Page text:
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Metasequoia

 

Metasequoia

Metasequoia
Temporal range: 70.0–0 Ma
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Late Cretaceous to Recent
Scientific classification
Kingdom: Plantae
Division: Pinophyta
Class: Pinopsida
Order: Pinales
Family: Cupressaceae
Subfamily: Sequoioideae
Genus: Metasequoia
Miki, 1941
Species

Metasequoia (dawn redwood) is a fast-growing, deciduous tree, and the sole living species, Metasequoia glyptostroboides, is one of three species of conifers known as redwoods. It is native to Lichuan county in the Hubei province of China. Although the least tall of the redwoods, it grows to at least 200 feet (60 meters) in height. Local villagers refer to the original tree from which most others derive as Shui-sa, or "water fir", which is part of a local shrine. Since that tree's rediscovery in 1944, the dawn redwood has become a popular ornamental.

Together with Sequoia sempervirens (coast redwood) and Sequoiadendron giganteum (giant sequoia) of California, Metasequoia is classified in the Cupressaceae subfamily Sequoioideae. Although M. glyptostroboides is the only living species in its genus, three fossil species are known, as well. Sequoioideae and several other genera have been transferred from the former Taxodiaceae family to Cupressaceae based on DNA analysis.[1]

Contents

  • Paleontology 1
  • Appearance 2
  • History 3
  • Metasequoia in gardens, parks and streets 4
  • References 5
  • Further reading 6
  • External links 7

Paleontology

Metasequoia redwood fossils are known from many areas in the Northern Hemisphere; more than 20 fossil species have been named (some were even identified as the genus Sequoia), but are considered as just three species, M. foxii, M. milleri, and M. occidentalis.[2] During the Paleocene and Eocene, extensive forests of Metasequoia occurred as far north as Strathcona Fiord on Ellesmere Island and sites on Axel Heiberg Island (northern Canada) at around 80° N latitude.[3] Metasequoia was likely deciduous by this time. Given that the high latitudes in this period were warm and tropical, it is hypothesized that the deciduous habit evolved in response to the unusual light availability patterns, not to major seasonal variations in temperature.[4] During three months in the summer, the sun would shine continuously, while three months of the winter would be complete darkness. It is also hypothesized that the change from evergreen to deciduous habit occurred before colonizing the high latitudes and was the reason Metasequoia was dominant in the north.[5]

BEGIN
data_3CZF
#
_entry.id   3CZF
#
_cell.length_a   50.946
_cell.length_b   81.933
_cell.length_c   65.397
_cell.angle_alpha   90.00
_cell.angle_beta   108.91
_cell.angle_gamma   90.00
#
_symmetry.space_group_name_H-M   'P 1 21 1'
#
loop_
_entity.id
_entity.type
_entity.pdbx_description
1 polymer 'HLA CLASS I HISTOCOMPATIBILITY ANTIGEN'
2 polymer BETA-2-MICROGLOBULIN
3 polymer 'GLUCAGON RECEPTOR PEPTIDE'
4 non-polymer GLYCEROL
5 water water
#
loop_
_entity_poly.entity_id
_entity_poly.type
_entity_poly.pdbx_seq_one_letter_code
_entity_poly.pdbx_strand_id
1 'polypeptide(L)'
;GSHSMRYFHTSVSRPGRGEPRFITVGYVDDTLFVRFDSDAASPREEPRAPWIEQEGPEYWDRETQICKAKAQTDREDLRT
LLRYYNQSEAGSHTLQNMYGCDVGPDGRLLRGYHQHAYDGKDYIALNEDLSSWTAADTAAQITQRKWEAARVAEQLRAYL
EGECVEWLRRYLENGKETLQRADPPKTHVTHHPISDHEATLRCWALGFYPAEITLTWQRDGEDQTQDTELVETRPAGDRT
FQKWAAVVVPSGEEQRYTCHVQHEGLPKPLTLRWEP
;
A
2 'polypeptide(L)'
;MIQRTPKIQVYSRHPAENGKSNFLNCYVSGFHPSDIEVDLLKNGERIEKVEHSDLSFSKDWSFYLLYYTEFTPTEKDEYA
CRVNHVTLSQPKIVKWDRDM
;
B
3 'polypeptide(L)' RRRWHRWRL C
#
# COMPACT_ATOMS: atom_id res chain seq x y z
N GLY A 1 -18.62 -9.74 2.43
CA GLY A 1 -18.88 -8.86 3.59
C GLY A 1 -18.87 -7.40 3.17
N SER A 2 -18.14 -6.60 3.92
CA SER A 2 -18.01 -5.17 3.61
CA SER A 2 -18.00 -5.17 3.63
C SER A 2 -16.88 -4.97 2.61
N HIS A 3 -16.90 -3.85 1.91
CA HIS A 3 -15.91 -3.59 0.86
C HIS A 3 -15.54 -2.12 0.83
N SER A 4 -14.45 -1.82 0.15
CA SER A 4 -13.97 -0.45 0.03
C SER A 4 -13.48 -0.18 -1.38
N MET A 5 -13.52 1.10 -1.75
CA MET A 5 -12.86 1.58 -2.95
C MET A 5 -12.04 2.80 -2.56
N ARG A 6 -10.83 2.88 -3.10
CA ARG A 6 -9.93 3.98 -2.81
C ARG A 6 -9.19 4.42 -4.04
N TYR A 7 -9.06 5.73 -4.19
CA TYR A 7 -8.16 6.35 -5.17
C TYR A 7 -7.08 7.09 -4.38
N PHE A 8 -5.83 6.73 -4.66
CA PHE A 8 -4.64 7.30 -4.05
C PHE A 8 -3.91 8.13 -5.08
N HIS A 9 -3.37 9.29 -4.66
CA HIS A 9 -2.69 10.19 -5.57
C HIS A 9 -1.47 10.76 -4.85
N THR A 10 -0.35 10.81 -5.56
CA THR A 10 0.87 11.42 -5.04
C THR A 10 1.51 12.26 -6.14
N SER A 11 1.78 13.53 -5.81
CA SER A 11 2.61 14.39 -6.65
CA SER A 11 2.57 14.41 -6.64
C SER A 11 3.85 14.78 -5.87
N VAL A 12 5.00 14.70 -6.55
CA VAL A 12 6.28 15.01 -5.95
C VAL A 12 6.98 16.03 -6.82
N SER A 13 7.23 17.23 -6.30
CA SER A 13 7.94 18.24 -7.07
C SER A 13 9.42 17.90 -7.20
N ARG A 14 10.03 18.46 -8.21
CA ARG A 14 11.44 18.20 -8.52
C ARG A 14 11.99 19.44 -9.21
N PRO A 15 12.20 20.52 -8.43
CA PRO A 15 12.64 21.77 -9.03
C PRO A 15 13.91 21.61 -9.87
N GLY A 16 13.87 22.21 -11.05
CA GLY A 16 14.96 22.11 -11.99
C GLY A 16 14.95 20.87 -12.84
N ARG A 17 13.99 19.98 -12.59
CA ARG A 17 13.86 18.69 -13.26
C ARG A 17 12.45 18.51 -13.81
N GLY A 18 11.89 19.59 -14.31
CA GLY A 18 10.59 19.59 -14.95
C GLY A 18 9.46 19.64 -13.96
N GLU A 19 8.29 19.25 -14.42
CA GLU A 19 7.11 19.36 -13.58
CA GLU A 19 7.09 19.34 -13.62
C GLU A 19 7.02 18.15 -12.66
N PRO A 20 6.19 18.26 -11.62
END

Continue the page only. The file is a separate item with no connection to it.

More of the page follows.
Large petrified trunks and stumps of the extinct Metasequoia occidentalis (sometimes identified as Sequoia occidentalis) also make up the major portion of Tertiary fossil plant material in the badlands of western North Dakota.

The trees are well known from late Cretaceous to Miocene strata, but no fossils are known after that. Before its discovery, the taxon was believed to have become extinct during the Miocene; when it was discovered extant, it was heralded as a "living fossil".

Appearance

Dawn redwood foliage - note opposite arrangement

While the bark and foliage are similar to another closely related redwood genus Sequoia, Metasequoia differs from the California redwood in that it is deciduous like Taxodium distichum (bald cypress), and like that species, older specimens form wide buttresses on the lower trunk. It is a fast-growing tree to 130–150 feet (40–45 m) tall and 6 feet (2 m) in trunk diameter in cultivation so far (with the potential to grow to even greater heights).

The leaves are opposite, 0.4-1.25 inches (1–3 cm) long, and bright fresh green, turning a foxy red-brown in fall. The pollen cones are 0.25 inch (6 mm) long, produced on long spikes in early spring; they are only produced on trees growing in regions with hot summers. The cones are globose to ovoid, 0.6-1.0 inches (1.5-2.5 cm) in diameter with 16–28 scales, arranged in opposite pairs in four rows, each pair at right angles to the adjacent pair; they mature in about 8–9 months after pollination.